It’s Christmas Eve in old London Town, and a cold wind is whistling down Fleet Street. 250 years ago today, Richard Price, a philosopher and preacher from the nearby village of Islington, made his way down the street and turned under the arch into the little passageway called Crane Court. He was not going to the Temple Bar Indian restaurant, as some last-minute office workers will be right now, he was going to the Royal Society. Price was carrying with him the edited work of his friend and fellow nonconformist preacher Thomas Bayes, who had died two years earlier, leaving behind among his unpublished writings “An Essay towards solving a Problem in the Doctrine of Chances”. That evening, Price read the paper before the Society, thus committing it to the annals of history. Today, much is said about Bayesian statistics, and very little of it is in any way approachable to anyone who isn’t a total stats nerd. Let me try to explain what this is all about, without mathematical detail, to mark 250 years of Bayes.
There are two ideas of far-reaching importance in Bayes’ Essay. the first is his eponymous Theorem, which is an uncontroversial, and very useful, bit of simple probability theory. It allows you to flip conditional probabilities round. For example, you are a doctor and your patient has received a positive HIV test result. If you know the probability of getting a positive test result when a patient really has HIV, and you know the prevalence of HIV, then you can flip it round to the much more useful probability of really having HIV given the test result. So far so good. The second idea is set out at the very beginning; Bayes writes that he wants to find:
“the chance that the probability of [a certain event happening] lies somewhere between any two degrees of probability that can be named”
This would not have been controversial at the time, because nobody really knew what they meant by probability. Once the early 20th century arrived, though, debate was hotting up among philosophers of science, many of them just a mile to the north in the neighbourhood of Bloomsbury: John Maynard Keynes and Bertrand Russell in particular (and don’t forget that Ronald Fisher worked in University College, across the square from Keynes’s house). Russell viewed Keynes’s recasting of probability into a form of logic as the best of all the options, and warned that a simple probability determined solely by extant data was not a concept to be muddled up with human (or avian) decision-making:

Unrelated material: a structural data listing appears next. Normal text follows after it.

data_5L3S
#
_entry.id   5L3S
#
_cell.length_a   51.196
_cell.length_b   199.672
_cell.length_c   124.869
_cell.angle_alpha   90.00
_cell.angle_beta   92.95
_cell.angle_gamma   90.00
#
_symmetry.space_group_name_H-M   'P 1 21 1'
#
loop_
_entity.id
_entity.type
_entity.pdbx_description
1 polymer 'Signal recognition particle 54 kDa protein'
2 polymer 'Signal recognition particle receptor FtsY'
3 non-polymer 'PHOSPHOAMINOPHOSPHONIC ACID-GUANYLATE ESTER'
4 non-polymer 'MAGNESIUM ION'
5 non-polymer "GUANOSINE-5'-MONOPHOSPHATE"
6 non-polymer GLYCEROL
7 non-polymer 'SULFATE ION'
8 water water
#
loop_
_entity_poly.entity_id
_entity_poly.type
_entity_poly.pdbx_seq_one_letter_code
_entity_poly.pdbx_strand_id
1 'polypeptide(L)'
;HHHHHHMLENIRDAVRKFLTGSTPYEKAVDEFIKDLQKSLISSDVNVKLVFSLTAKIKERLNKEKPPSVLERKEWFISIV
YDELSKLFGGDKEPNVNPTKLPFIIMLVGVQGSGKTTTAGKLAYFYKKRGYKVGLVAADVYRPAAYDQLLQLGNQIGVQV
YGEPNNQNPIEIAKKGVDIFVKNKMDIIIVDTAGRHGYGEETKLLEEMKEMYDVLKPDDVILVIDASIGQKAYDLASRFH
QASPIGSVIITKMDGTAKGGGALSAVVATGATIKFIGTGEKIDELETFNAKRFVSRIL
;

“The importance of probability in practice is due to its connection with credibility, but if we imagine this connection to be closer than it is, we bring confusion into the theory of probability”
“The man who has fed the chicken every day throughout its life at last wrings its neck instead, showing that more refined views as to the uniformity of nature would have been useful to the chicken.”
Wise words. He was certainly something of a wag, if his History of Western Philosophy is anything to go by. Despite the unprepossessing title, this tome is studded with little jokes at the expense of his predecessors. Keynes’s neighbour Virginia Stephen (later Mrs Woolf) wrote in her diary simply that “the Bertrand Russells came for tea – very droll” and added that he was “a fervid egoist”. As a statistician interested in philosophy, a dedicated Woolf reader, and one predisposed towards a certain degree of drollery, I am sorry to have missed out on the invitation to tea that day.
Some of these philosophers said that the probability of the event happening is simply the proportion of times it will happen if you try it again and again forever. This is certainly true, but not very practical. These frequentists went on to insist that a probability is a fixed but unknown quantity, which we can estimate but not make any definite assertions about. For them, Bayes’ terminology is a foolish slip from the unsophisticated 1700s; there is no such thing as the chance of a probability lying between X and Y, it either is or isn’t. The fact that we don’t know it does not mean you can treat it as random and start talking about the chance of being between X and Y. Bayes’ “chance” is a hyper-probability, but frequentist probabilities are only meaningful for things that can be repeated indefinitely under identical circumstances. The problem here is that you can’t then talk about the probability of rain tomorrow, or of New York electing a Democrat mayor next time round, because these events only happen once, and that seems to have thrown out the baby with the bath-water.